If you spawn them after you establish your career, you'll be too old and face social stigmas/birth defects, and will risk losing what you've worked for.

 

But the question is, why would you even want to have both children and a career? OP needs to honestly ask herself this question. Why be a half-ass mom and a half-ass doctor? Why can't you commit to any one thing?

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I don't think women should have to choose between a career and a family. My mother had both.

 

The key is to have family members who can help out and take care of the kids when they are young. If not family, then nannies, daycares, etc.

 

I myself plan to have children early and have them raised by family while I am starting up my career. This, in my opinion, is the best route to take because then you get a career and you also get to have kids at a younger age and not worry about birth defects as much, etc.

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I don't see why women and men have to be much different in this regard. Nobody accuses a man of being a half ass father if he goes to work every day.

 

Clearly if you choose to have children someone has to take primary care of them during the day. I just don't see why it should be me because I lack a Y chromosome.

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From reading, it seems residency is quite a popular time because of the leave, and while I'm not yet a med student, I can comment on the importance of that.

 

If residency is when you can take leave, do it. I cannot stress how important that time is. When tiny babies get sick, they are a LOT harder to take care of than sick older babies. I would not have wanted to be working or studying when dealing with my daughter's recurrent ear infections. She would go days without sleeping more than twenty minutes. I was a zombie. She mostly grew out of that by a year and for the most part is easier to deal with when she is sick now. My son had reflux and it took us a few months to get that worked out. Trust me, infants with reflux can and will drive you up the freaking wall. Again, he mostly grew out of it by a year.

 

Leave and flexibility are also important if you have difficulties with your pregnancy. You don't want to risk preterm labour costing you an academic year, or leaving your patients stranded because you're suddenly on bed rest or at the hospital with a micro preemie.

 

All that said, you never know what life will throw at you and whether planning will equal reality. Took us two years and three losses to conceive our second (we also lost her twin) and I am quite young. Finding out at 22 that I'd likely need specialist assistance to have any more children really kind of sucked, and it proved true.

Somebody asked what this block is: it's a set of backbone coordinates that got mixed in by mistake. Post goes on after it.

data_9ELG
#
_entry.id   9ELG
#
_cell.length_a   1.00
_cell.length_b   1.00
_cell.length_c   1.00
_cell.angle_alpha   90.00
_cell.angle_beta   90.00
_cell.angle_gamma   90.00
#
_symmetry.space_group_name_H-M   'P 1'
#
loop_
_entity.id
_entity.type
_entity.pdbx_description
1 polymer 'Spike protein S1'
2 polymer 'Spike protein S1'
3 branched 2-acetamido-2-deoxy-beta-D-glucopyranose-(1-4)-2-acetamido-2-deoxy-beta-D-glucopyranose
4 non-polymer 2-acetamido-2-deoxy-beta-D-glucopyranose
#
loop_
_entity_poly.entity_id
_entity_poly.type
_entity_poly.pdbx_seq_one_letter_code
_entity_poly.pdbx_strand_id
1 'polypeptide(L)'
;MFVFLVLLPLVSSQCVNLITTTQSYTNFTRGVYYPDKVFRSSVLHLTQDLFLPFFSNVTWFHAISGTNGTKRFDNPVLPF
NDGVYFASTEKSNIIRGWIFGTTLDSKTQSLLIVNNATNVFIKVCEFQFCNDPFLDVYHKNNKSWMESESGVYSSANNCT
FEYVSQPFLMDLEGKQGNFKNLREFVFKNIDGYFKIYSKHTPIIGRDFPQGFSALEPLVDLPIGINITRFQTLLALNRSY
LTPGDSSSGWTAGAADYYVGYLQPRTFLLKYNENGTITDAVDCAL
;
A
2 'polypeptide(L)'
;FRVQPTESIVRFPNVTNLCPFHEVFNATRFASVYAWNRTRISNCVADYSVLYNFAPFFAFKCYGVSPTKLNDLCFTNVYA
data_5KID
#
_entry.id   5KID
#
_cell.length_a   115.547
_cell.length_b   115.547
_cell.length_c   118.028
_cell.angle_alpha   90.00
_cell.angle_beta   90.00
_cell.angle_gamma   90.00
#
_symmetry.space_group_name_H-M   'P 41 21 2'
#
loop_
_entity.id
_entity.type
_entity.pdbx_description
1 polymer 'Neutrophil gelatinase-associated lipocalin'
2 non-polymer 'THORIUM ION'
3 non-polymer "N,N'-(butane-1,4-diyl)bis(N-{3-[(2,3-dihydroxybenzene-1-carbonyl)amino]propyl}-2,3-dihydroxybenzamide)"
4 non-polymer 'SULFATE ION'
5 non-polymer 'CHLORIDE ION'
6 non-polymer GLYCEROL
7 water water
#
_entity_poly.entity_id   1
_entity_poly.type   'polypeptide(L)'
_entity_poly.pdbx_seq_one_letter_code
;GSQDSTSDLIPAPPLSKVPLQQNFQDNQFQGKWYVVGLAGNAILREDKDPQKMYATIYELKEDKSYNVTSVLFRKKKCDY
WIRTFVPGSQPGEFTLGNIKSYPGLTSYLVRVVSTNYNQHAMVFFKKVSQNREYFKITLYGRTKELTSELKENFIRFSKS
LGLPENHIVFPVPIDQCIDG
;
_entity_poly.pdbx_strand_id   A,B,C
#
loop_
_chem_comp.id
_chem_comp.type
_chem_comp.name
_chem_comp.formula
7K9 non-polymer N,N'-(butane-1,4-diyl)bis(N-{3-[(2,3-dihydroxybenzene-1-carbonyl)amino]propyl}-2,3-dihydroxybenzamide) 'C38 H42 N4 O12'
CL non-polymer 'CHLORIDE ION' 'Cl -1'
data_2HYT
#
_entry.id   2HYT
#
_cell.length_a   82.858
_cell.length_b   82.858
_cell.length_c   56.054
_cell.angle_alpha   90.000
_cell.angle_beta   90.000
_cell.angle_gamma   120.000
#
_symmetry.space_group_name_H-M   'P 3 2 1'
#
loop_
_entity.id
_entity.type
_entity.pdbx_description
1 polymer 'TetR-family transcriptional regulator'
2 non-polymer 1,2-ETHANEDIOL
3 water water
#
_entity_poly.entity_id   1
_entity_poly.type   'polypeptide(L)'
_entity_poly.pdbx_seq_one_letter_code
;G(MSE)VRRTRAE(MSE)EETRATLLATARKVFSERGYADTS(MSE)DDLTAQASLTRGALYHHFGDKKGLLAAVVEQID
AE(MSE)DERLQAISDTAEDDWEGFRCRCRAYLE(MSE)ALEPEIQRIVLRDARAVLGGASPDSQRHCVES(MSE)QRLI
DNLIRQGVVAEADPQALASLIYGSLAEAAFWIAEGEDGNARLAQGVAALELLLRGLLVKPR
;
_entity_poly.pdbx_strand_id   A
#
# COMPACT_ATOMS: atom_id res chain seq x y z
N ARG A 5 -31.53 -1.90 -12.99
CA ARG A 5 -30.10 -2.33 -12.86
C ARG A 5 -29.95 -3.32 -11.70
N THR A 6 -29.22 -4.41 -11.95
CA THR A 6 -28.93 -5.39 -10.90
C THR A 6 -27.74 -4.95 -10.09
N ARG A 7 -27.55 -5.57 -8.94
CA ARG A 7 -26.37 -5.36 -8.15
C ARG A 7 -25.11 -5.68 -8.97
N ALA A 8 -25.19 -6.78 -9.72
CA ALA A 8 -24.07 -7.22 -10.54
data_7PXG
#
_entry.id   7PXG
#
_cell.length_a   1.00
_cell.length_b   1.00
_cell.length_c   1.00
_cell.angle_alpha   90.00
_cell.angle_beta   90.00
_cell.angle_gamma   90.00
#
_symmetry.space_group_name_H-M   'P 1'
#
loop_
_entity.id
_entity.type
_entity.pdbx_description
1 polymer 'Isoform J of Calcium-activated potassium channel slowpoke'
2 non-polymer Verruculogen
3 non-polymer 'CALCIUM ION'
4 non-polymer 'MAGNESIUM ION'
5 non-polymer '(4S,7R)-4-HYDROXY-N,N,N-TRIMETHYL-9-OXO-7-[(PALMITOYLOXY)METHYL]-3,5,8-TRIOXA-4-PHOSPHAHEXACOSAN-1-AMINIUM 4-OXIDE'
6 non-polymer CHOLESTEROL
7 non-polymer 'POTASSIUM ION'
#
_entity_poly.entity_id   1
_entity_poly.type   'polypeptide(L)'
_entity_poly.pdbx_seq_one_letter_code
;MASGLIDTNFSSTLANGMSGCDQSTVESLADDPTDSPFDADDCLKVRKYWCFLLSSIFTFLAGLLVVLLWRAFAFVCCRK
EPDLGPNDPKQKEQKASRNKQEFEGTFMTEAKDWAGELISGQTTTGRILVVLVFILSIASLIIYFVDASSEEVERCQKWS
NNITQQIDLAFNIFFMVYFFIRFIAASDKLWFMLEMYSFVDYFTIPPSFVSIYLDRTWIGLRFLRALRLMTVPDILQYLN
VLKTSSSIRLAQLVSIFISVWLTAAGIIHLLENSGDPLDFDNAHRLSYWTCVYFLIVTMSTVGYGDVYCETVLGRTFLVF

So, if you do decide to wait, talk to your gyn. I know way, way too many women who waited until their careers were established only to find that even cycle after cycle of IVF couldn't help them achieve a healthy pregnancy. There were steps some could have taken to help protect their fertility (sometimes as simple as taking BCPs) but because they weren't planning to have kids until later, they didn't talk to their doctors about it. As dumb as it may sound, your fertility is part of your overall health and if you want to have kids it is incredibly important to be proactive about protecting it.

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Hi AtomSmasher19,

 

I appreciate your thoughts but I don't entirely agree with what you're saying. Why would I have to commit solely to one thing? So you're saying that women who intend on having children have no place in medicine (or in the workplace for that matter)? I know plenty of women who are successful doctors and happy mothers all at the same time. Obviously, there are obstacles that would have to be dealt with such as finding a primary caretaker (whether that be a nanny, my husband, parents, etc.). But I don't believe a woman should be faced with this ultimatum that you're suggesting.

 

Very true. Today's women have to choose between career and children. There's no way around it.

 

If you spawn children before you start your career, you'll never reach success. It is like trying to win a race wearing concrete shoes - your kids being the concrete shoes. Why do you think most teen moms never become anything?

 

If you spawn them after you establish your career, you'll be too old and face social stigmas/birth defects, and will risk losing what you've worked for.

 

But the question is, why would you even want to have both children and a career? OP needs to honestly ask herself this question. Why be a half-ass mom and a half-ass doctor? Why can't you commit to any one thing?